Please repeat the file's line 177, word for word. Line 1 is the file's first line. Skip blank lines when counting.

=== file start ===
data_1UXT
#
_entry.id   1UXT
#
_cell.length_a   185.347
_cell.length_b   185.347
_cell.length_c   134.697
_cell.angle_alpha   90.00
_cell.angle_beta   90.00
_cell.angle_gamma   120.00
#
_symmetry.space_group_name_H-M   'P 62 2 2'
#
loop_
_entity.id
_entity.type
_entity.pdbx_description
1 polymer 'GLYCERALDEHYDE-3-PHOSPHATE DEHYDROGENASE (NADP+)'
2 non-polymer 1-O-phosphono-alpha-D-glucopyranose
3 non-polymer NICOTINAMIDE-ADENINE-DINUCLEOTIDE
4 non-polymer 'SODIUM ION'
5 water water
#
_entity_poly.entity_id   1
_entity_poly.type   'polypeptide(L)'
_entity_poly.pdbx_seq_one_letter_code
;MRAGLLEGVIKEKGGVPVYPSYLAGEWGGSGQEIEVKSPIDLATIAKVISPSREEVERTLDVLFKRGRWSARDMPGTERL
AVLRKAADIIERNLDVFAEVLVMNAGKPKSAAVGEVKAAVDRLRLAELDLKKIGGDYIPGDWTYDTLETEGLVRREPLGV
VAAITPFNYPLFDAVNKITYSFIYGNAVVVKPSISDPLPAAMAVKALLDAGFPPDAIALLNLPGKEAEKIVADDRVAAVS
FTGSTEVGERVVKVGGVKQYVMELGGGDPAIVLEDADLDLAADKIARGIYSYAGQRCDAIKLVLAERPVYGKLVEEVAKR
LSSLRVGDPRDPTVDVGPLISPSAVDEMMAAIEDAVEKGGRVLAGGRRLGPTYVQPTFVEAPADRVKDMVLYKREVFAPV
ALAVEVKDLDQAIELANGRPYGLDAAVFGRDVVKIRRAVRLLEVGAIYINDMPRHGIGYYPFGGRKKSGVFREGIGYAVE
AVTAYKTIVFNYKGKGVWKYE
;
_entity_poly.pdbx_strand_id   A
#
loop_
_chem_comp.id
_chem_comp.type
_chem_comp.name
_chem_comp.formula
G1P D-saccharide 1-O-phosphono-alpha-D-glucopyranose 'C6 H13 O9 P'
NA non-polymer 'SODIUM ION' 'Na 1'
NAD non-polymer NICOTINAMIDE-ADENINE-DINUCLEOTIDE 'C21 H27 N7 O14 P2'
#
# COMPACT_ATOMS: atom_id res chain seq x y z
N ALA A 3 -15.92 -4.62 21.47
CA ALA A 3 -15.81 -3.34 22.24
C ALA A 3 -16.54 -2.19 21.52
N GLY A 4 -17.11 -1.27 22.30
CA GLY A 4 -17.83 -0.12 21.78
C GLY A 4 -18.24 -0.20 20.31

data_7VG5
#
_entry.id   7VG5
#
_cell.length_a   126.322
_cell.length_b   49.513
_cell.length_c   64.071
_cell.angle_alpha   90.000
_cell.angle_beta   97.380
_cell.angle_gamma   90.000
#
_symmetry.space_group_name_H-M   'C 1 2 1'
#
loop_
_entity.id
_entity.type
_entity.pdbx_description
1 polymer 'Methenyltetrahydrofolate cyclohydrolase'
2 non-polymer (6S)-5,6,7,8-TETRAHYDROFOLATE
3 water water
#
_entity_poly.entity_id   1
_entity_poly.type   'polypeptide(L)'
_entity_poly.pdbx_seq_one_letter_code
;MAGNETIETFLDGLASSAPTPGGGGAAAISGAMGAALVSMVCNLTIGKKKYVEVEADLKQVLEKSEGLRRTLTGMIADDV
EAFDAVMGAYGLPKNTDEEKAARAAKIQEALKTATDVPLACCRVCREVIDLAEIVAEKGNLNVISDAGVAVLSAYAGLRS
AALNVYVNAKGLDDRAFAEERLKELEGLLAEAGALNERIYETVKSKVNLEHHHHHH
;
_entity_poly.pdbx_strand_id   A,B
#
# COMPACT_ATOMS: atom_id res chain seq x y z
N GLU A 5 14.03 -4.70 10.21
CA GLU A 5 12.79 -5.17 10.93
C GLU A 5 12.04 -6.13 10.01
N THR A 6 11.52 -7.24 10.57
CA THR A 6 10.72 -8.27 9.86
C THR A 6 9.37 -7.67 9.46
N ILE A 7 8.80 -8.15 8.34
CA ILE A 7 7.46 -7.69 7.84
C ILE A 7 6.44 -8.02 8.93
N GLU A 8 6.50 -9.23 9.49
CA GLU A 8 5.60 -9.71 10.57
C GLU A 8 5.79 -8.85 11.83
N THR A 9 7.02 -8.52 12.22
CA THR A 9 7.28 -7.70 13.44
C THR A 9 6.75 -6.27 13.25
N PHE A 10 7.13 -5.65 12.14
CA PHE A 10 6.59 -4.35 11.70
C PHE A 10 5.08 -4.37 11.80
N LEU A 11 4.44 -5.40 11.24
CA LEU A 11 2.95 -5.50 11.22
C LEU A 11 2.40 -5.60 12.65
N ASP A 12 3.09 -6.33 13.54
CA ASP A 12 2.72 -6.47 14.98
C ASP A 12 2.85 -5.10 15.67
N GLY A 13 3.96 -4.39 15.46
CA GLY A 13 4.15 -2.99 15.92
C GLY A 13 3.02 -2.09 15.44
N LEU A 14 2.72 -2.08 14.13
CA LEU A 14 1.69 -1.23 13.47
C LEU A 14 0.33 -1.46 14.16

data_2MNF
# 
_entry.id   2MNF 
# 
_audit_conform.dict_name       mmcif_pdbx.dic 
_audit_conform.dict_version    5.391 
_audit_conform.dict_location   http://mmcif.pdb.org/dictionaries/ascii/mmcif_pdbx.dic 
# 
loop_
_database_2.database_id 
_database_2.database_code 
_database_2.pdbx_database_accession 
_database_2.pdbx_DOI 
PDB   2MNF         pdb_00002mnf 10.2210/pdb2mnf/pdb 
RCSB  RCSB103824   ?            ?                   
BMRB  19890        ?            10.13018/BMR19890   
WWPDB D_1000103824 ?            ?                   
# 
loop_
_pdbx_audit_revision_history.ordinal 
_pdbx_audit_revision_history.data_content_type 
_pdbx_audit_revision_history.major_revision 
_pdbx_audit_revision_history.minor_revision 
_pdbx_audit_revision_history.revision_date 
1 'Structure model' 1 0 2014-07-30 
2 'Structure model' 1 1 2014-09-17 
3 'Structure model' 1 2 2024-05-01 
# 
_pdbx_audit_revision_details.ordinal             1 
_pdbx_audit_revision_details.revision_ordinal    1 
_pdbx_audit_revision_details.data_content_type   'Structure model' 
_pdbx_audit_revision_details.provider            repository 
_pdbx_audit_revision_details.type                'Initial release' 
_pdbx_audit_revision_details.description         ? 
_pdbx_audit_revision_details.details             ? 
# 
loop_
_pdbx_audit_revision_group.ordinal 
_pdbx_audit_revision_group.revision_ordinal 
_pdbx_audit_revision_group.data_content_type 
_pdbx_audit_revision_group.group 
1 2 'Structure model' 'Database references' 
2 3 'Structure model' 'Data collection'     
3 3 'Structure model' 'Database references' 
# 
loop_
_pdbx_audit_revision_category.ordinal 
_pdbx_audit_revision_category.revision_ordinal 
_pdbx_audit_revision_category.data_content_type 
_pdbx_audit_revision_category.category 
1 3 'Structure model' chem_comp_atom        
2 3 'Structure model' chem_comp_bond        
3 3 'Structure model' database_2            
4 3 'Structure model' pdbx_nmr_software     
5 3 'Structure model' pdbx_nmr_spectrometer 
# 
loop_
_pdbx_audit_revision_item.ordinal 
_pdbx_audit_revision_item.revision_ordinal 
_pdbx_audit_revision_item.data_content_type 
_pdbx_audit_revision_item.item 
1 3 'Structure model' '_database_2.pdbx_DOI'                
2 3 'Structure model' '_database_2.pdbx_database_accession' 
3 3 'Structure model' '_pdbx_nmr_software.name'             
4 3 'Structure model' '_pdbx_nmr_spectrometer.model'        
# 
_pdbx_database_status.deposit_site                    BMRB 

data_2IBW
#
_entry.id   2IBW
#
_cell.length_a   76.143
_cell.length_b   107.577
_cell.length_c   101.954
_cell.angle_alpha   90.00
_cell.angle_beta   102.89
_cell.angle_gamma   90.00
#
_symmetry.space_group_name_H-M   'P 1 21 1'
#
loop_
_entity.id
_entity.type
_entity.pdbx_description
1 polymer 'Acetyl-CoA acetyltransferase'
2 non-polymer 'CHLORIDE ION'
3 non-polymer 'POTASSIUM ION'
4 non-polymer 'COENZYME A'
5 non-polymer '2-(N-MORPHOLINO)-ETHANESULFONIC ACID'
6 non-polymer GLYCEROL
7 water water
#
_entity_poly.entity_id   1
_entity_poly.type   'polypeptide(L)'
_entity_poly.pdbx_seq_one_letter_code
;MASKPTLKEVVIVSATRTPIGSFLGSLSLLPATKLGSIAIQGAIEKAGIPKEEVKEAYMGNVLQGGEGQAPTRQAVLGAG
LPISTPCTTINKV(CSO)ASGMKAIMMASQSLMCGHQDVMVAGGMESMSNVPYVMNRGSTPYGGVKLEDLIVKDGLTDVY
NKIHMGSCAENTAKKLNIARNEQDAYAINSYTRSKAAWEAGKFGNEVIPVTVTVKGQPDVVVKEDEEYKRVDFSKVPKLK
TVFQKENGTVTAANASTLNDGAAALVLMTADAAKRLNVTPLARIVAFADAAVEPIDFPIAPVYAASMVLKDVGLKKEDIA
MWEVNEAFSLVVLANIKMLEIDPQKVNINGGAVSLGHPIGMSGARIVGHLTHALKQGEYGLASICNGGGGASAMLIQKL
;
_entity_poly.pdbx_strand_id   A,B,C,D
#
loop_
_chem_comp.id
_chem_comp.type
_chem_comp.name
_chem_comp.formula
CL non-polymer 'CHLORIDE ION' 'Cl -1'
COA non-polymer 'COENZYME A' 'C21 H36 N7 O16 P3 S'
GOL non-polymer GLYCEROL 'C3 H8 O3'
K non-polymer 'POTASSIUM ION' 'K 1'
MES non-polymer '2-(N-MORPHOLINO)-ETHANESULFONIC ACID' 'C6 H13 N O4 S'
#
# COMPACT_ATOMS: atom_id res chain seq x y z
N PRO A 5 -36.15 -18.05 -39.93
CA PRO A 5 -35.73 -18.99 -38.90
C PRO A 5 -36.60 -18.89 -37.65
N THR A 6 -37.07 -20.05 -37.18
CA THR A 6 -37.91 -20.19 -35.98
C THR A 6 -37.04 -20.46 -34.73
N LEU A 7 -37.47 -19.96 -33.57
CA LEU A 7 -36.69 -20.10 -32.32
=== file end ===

3 3 'Structure model' '_pdbx_nmr_software.name'             